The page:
For the longest of times, I was afraid to ask questions.
Perhaps this was due to how uncomfortable my mother would make people feel whenever she would approach them with rather unexpected and unusual inquiries, awkwardly standing still until they would find the will to either answer or walk away without a word like they didn’t give a 💩 (many of them would often choose the latter). But what I found inspiring about it was how she never shied away from asking questions.
Her curiosity — although misplaced at times — seemed to bring immense satisfaction to her thirst for knowledge and understanding of the world. And it was this curiosity that I found to be one of the most impactful personality traits that one can have.
As consumers on an ever-growing quest to find the most convenience in everything we come across and do, we have unconsciously lost our flair for understanding how and why things are done the way they are. I found this to hold particularly true while attempting to make sense of Hong Kong’s recycling processes (or the lack thereof) both at a governmental/collective level as well as individually.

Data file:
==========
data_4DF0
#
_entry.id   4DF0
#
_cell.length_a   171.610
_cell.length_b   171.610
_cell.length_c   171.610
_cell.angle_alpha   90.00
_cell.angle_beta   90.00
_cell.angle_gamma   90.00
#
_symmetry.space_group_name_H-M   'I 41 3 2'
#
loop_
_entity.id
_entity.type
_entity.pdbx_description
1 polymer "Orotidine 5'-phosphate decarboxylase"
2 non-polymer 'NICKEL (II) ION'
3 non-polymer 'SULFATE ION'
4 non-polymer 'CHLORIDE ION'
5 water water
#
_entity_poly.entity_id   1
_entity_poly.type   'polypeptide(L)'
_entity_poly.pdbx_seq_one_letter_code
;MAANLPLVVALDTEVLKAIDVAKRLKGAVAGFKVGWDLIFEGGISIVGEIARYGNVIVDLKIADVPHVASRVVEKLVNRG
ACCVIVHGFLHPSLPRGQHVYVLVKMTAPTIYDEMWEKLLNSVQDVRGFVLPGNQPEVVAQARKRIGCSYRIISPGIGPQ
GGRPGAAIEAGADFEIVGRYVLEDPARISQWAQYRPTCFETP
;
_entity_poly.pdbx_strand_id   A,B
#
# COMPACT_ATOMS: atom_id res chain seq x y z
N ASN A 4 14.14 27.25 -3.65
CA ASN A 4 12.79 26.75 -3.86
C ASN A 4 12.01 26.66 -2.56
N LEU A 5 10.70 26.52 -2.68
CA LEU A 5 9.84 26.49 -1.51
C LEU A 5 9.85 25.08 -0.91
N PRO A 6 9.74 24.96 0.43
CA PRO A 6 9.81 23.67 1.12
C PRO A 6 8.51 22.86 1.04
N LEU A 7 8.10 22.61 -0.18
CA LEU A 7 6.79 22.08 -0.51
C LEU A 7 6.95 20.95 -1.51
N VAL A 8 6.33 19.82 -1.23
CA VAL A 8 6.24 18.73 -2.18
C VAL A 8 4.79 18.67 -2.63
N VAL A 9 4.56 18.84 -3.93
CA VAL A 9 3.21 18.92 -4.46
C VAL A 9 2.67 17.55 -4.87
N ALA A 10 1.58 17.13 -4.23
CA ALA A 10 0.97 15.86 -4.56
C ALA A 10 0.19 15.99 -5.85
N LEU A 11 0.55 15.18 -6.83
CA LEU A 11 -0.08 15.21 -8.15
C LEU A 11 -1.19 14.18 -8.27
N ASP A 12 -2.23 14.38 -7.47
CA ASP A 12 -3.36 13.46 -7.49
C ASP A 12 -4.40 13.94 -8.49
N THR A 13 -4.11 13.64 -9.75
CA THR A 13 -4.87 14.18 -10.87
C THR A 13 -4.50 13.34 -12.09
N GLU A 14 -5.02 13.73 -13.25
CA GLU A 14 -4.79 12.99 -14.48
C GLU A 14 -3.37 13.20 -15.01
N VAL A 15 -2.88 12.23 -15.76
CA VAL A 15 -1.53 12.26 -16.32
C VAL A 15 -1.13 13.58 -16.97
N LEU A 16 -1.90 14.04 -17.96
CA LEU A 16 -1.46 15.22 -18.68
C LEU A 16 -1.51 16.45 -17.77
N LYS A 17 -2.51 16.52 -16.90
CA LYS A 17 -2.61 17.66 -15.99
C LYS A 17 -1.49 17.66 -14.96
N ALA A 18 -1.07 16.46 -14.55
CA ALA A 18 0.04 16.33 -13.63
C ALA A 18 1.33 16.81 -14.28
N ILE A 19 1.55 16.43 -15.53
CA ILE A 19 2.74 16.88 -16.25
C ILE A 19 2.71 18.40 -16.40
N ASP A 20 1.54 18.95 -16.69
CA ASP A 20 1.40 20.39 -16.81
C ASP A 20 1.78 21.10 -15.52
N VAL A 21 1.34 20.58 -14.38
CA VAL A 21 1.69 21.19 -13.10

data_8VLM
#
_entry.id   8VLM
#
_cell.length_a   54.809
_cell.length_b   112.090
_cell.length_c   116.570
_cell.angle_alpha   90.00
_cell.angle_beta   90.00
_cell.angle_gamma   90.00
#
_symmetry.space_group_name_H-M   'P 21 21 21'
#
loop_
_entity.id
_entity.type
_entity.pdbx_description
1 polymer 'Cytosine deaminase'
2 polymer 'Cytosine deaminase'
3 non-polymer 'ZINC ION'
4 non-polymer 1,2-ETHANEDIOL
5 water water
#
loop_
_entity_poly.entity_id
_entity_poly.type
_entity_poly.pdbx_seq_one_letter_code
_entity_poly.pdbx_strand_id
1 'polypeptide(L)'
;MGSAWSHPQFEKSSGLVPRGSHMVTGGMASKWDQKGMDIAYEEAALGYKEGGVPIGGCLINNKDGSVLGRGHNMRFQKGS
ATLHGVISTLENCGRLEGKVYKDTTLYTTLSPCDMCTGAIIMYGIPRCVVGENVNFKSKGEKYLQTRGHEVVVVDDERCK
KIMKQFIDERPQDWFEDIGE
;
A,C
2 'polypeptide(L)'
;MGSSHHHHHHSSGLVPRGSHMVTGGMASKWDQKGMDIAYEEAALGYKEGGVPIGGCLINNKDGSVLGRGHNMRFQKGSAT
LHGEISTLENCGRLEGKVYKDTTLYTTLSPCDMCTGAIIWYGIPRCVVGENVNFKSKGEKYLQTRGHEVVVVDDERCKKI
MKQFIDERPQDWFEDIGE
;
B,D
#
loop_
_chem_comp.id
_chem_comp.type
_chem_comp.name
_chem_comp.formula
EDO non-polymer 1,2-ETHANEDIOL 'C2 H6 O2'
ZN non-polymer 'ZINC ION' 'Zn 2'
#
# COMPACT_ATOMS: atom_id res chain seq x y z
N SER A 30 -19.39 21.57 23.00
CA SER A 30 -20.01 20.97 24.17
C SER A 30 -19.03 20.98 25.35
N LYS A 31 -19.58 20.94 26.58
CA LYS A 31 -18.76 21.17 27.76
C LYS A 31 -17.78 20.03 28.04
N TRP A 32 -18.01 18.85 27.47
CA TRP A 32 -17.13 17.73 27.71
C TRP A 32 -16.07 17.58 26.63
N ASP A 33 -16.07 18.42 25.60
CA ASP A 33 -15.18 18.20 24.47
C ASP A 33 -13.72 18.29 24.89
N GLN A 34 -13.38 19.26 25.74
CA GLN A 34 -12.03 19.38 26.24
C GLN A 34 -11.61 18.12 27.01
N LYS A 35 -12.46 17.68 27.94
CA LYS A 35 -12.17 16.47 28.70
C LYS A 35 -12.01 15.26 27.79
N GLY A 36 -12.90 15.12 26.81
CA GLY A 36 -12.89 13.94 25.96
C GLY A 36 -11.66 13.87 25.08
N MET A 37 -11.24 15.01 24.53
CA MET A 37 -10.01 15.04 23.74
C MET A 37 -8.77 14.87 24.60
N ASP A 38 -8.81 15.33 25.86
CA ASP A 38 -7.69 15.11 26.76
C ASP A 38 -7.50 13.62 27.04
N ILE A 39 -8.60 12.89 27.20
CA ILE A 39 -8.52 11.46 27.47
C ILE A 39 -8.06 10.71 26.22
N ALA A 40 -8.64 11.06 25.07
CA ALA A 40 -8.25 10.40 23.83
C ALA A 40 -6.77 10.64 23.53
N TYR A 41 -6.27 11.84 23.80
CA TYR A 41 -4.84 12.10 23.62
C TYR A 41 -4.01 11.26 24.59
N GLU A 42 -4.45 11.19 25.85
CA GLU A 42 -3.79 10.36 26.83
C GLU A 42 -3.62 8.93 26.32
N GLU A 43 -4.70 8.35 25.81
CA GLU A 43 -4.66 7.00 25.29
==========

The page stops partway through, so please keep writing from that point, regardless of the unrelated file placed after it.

Fortunate to work for a company that cares heavily about reducing our carbon footprint, I was curious to know what happens to our trash and asked our sustainability team for further information. When I was told that our company contracts a third party organization to recycle our sorted items, I followed up with another question: “How do you know they actually do it?” I was baffled to hear that the person I was talking to did not have an answer to this, and said that she would “get back to me as soon as possible”.
I grew more curious to understand what happens to the trash we dispose of in public containers scattered around the city, and what I quickly unearthed was how very little to zero information people had about where their junk actually goes. A few Google searches quickly helped remedy the situation.
I did my part, now it’s their problem
Circling back to the issue of convenience, there’s a growing misbelief that all of Hong Kong’s public trash gets properly sorted and recycled accordingly, leaving a staggering majority of citizens feeling confident that their take-out coffee cups and other plastic/paper trash is rightfully taken care of. Sadly, this could not be further from the truth as Hong Kong does not have any paper recycling or manufacturing plants, and mainland China no longer accepts our to-be-recycled junk.
So where does it go?
This knowledge surfaced when I began asking the simplest questions, both to myself and friends (un)familiar with the matter: “Do you know where our stuff actually goes?” This is most often followed by “Uhh… Not really.” And despite our lack of awareness, we seem to have become content with not seeking further information. I began finding answers after a short Google search:
“We don’t recycle paper, we just ship it to someone else and what they do with it is up to them.” — Peter Kammerer, South China Morning Post